Don’t let swimmer’s itch scratch out your summer fun

The life cycle of the parasite begins most often with ducks or geese, who host the worms. The worms’ eggs travel through the waterfowl droppings into the lake water, where they hatch and seek out snails. The parasite then transforms into free-swimming creatures called cercariae, who are not particular as to which host they penetrate the skin of: duck, goose or unlucky human. 

On a hot and humid summer day, the waters of our local lakes look cool and inviting. But a quick dip to beat the heat may come at a price: many of Minnesota’s watering holes are hotbeds for a pesky parasite that leaves swimmers anything but refreshed.

Swimmer’s itch, also known as “duck itch” or “lake itch,” is the common term for cercarial dermatitis, is a skin rash caused by an allergic reaction to parasites stemming from aquatic birds and mammals. 

Swimmer’s itch life cycle

The parasite’s trek begins with infected animals—usually ducks, geese and swans as well as muskrats and beavers. The parasite produces eggs that are shed with the animals’ droppings into the lake water. Those hatching eggs transform into larvae who seek out aquatic snails for the next phase of their life cycle. The infected snails now release the parasite into the water in the form of free-swimming cercariae (from the Greek kerkos, “tail”), who are looking for waterfowl once again. The cercariae burrow into the skin of their host, not caring whether it is duck skin or human skin, in order to enter the animal’s bloodstream and begin the life cycle anew. Luckily for us, the larvae cannot develop inside humans and they soon die. But not before leaving behind red patches in the form of an itchy rash.

The swimmer’s itch–causing cercariae are transparent and only about 0.7 mm (1/32 inch) long, so they are essentially undetectable with the naked eye.

 

Treating water with copper sulfate

City and county officials may take steps to treat lakes if they’ve received complaints of swimmer’s itch. When added to the water, copper sulfate kills snails, thus reducing that needed link in the parasite’s life cycle. The use of copper sulfate is by no means a “silver bullet” or cure for swimmer’s itch for many reasons. First, the compound will only kill the snails present at the time of the application; any snails that enter the area afterward will not be affected and can easily become infected by the cercariae alive and swimming in the water. Second, there is some evidence that snails may be capable of developing resistance to copper sulfate, which would limit the effectiveness of the treatment. And since copper is a toxic heavy metal, long-term, heavy applications of copper sulfate can pose a significant threat to the health of aquatic environments. 

 

Keep it deep and windy, if you can

Two tactics you can take to avoid swimmer’s itch are to swim in deeper areas, not the shallows near shore (where cercariae tend to congregate) and swim where there is an offshore breeze; cercariae are weak swimmers and have trouble attaching to hosts while being blown about by the wind.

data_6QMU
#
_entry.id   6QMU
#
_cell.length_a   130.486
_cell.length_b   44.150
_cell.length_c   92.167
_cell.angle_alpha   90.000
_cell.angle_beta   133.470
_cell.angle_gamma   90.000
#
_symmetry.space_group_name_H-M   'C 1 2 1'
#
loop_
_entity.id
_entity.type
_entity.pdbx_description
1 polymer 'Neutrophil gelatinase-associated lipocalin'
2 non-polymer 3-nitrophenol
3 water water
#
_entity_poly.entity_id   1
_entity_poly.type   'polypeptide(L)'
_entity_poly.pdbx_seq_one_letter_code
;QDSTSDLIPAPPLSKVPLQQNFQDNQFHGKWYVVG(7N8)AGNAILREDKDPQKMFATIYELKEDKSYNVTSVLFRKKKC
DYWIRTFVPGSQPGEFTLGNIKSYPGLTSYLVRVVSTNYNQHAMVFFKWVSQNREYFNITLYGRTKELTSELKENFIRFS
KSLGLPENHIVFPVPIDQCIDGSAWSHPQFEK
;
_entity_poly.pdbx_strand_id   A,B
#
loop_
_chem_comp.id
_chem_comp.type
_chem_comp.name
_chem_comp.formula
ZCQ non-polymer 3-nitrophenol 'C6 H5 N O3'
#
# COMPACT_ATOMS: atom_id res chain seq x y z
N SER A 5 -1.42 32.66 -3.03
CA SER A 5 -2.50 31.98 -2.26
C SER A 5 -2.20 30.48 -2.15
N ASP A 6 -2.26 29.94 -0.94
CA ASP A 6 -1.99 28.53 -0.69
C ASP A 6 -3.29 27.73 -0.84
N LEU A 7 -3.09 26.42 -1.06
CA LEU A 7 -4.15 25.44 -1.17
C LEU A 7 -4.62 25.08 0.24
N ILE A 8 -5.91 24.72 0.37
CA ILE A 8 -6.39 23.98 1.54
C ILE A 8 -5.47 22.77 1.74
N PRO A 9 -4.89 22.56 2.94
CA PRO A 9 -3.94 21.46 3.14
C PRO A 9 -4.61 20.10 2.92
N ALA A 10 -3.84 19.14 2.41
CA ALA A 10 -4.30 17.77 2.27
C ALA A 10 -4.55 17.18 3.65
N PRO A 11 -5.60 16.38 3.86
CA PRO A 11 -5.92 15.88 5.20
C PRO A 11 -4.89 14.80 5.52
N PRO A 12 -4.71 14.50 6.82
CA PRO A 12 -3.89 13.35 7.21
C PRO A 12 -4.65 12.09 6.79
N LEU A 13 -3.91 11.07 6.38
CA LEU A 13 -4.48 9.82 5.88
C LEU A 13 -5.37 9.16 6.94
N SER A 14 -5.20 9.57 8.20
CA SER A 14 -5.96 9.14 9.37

Of course, if you’re hanging out with toddlers and babies by the beach, in waist-deep or shallower water, you certainly don’t have the luxury of escaping to deep and windy water. 

Interestingly, the more days a person is in an infected body of water, the higher the chance of getting the skin irritation. And the greater the number of exposures to contaminated water, the more intense and immediate symptoms of swimmer's itch will be. Why? Like our reaction to poison ivy or poison oak, swimmer’s itch is a response of our immune system to an irritant. There is a built-in threshold for such irritants, and once a person’s limit to that irritation has been reached, an episode is certain—unless you’re one of the lucky 20-25 percent of the population who has no reaction to cercariae burrowing into the skin.

But why chance it? There are steps you can take to keep yourself and your family itch-free and in the waters this summers.

Preventative measures

The DNR recommends taking these precautions to help reduce the odds of getting swimmer's itch:

• Keep waterfowl away from your dock and shoreline. If you are feeding waterfowl (ducks and geese) from your dock, stop!

• Apply a water repellant substance such as petroleum jelly, waterproof sunscreen or other skin oils to reduce the ability of the cercariae to penetrate the skin.

• Dry off with a towel as soon as you get out of the water. When you get out of the lake, don't let the water evaporate off your skin. The organism in the droplets of water on your skin will look for somewhere to go as the droplet of water evaporates.

Take these precautions whether or not the lake you are entering has been treated recently with copper sulfate; the application of that compound is not a panacea. 

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